What kind of jazz piano do you want to play?
The reason I ask is because if you’re like most aspiring jazz pianists, you have a favorite player you like to listen to, or a favorite type of jazz, or a specific jazz “sound” you want to create on piano.
The difficulty you’ve probably run into is that most jazz education is too generic. There’s such a massive amount of material presented in the form of chord voicings, scales, etc. that you might spend years practicing these before you ever get to the stuff that inspired you in the first place!
This is actually the downside of having so much published instructional material available to us. Beginning jazz instruction often focuses on dry, generic theory that none of the great jazz pianists ever started with themselves. (Fun fact: Bill Evans didn’t start out by memorizing A and B left hand voicings. What’s more, he didn’t even use them himself very often when playing solo piano!) On the other hand, if you do search out instruction methods in a specific style, the material is often too advanced for a beginner because they assume you’ve already spent years mastering the same things everyone else has practiced! You’re stuck either way.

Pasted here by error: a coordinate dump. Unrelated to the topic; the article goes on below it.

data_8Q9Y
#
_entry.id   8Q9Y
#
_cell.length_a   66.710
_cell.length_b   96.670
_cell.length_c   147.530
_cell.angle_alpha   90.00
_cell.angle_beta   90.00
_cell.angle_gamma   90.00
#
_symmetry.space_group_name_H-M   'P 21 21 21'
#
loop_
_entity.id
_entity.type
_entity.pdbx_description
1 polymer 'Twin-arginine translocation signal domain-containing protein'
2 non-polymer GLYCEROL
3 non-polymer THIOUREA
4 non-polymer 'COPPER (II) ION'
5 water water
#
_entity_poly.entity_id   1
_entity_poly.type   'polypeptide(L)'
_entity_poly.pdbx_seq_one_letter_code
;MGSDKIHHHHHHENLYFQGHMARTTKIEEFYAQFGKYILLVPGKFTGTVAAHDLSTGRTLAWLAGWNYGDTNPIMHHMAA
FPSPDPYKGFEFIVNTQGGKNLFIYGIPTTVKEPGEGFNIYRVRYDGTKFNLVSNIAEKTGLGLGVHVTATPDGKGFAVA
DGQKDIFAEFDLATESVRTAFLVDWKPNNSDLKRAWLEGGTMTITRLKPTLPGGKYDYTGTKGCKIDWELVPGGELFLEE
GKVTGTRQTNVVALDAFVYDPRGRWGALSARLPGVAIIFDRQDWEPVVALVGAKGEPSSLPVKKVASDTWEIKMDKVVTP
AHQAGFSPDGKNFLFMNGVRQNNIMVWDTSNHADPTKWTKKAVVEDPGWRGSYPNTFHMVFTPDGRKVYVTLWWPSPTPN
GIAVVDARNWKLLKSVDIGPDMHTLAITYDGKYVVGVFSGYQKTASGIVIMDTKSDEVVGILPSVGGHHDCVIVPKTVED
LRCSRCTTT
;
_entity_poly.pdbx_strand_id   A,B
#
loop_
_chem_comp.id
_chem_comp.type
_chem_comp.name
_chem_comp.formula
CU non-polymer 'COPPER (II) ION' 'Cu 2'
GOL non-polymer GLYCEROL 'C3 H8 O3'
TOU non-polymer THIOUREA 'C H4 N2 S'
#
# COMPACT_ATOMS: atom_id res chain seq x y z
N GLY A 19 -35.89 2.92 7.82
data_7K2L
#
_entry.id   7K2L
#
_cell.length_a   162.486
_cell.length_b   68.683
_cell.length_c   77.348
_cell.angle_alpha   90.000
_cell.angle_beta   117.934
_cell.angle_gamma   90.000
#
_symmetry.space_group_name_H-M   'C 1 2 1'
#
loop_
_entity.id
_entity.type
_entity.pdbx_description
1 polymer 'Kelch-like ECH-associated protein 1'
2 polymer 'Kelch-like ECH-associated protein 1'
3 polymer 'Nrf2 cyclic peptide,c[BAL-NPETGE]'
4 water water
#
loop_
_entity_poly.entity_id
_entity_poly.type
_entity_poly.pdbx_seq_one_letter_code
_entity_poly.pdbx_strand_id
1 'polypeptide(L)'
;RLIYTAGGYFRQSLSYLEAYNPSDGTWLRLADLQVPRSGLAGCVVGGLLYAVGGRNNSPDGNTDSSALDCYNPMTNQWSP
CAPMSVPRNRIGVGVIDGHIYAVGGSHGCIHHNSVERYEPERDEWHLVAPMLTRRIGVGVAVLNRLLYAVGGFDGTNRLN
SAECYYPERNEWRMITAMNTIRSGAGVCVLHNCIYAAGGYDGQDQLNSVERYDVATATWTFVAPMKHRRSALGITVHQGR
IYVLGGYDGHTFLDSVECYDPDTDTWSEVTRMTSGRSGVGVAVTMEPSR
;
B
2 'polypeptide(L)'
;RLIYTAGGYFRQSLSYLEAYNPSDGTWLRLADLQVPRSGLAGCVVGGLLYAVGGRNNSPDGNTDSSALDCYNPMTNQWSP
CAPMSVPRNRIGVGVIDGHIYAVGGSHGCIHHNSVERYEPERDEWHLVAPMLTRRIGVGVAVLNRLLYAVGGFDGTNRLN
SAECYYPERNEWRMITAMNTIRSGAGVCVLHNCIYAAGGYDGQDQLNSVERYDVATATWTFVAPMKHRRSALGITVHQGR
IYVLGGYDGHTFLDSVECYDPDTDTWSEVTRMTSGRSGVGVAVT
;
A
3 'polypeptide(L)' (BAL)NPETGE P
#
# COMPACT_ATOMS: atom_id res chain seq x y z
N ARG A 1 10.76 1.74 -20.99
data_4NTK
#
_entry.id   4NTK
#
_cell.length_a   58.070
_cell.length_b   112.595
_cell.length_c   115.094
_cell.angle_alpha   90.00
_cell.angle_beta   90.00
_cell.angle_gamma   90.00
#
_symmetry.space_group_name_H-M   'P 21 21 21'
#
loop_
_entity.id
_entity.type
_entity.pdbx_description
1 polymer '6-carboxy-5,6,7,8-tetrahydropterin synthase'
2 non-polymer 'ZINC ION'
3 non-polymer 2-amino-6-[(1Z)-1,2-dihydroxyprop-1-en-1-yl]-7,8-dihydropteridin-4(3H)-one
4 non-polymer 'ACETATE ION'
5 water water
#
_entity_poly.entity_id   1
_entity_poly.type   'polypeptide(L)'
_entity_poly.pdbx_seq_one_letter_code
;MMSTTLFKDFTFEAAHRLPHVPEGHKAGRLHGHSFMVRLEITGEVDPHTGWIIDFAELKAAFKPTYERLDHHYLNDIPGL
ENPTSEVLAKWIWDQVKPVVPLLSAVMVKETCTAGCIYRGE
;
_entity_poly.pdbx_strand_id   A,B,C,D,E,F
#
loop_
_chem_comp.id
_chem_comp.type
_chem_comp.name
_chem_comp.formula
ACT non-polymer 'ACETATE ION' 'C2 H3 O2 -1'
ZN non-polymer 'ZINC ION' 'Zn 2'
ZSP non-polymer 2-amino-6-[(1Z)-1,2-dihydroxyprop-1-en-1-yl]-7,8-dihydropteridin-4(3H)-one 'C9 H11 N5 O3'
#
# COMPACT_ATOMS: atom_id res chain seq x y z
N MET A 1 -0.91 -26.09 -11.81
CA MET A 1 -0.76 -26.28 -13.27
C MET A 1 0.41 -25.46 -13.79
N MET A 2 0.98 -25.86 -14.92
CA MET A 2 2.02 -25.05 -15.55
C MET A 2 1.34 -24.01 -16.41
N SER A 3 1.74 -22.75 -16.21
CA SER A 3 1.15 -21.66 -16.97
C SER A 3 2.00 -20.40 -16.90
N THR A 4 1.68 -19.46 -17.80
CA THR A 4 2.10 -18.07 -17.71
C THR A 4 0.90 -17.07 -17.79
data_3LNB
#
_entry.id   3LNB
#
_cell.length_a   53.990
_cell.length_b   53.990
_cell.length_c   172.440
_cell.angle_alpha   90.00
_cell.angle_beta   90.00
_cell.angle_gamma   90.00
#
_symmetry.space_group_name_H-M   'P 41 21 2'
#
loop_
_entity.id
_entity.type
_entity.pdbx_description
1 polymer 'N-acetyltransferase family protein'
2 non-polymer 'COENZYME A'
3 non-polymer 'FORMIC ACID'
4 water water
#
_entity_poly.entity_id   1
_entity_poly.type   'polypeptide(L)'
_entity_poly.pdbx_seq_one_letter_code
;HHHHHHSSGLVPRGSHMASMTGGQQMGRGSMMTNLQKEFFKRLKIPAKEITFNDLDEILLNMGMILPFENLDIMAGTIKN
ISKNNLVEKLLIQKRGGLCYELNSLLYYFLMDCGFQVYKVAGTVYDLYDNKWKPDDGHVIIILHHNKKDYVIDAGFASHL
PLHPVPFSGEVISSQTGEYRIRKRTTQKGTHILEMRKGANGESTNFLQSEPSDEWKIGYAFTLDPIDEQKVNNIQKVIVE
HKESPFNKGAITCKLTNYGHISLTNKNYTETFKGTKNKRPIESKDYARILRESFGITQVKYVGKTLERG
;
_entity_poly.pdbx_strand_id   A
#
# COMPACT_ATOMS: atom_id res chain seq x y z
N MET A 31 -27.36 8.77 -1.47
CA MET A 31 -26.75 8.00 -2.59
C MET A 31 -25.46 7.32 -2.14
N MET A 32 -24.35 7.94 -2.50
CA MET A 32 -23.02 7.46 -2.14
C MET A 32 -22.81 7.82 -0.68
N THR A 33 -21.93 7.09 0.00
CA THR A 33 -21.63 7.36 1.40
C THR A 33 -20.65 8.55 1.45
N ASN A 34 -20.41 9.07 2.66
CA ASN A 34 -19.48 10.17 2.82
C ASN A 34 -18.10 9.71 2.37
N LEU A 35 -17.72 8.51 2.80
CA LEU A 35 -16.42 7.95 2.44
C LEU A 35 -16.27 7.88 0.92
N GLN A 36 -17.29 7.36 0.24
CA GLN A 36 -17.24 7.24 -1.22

A far better (and more enjoyable) approach is to start with the music you love. Ask yourself what jazz pianists, tunes, or styles inspire you the most and start with that. If it’s someone “advanced” such as Chick Corea, that’s fine. Learn a few of his melodies or arrangements and have a great time doing so. This is OK. It’s actually better than OK, it’s great! The experience you’ll get by doing this will give you the inspiration to go back and learn the basics you need to get started in a way that appeals to you.
Ask yourself what it is about Chick’s playing that you love. Maybe it’s the latin influence in his music, like on the tune “Spain.” Then yes, learn your A and B chord voicings, but play them with latin rhythms. Have fun and enjoy the process. After you can do this fluently, try a latin bass line with the chord voicings in your right hand. Then learn a few bossa nova or samba melodies. You’ll probably be learning some of the same latin tunes that Chick himself enjoyed playing when he performed with latin dance bands as a teenager. How’s that for a musical connection with one of your musical idols?!
You get the idea; start with what you love and let that lead you to learn the basics. You’ll still end up learning everything you need to know, but you’ll have a lot more fun along the way!
Take your left hand playing to a new level with my free ebook: Left Hand Techniques for Jazz Piano
You’ll also get my weekly jazz newsletter with practice tips and inspiration